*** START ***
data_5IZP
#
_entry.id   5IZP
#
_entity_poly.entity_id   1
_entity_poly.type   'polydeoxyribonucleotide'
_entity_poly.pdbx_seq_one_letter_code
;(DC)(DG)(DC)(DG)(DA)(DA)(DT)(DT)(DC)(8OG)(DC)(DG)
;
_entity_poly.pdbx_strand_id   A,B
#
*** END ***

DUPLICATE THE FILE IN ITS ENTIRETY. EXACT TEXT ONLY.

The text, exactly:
data_5IZP
#
_entry.id   5IZP
#
_entity_poly.entity_id   1
_entity_poly.type   'polydeoxyribonucleotide'
_entity_poly.pdbx_seq_one_letter_code
;(DC)(DG)(DC)(DG)(DA)(DA)(DT)(DT)(DC)(8OG)(DC)(DG)
;
_entity_poly.pdbx_strand_id   A,B
#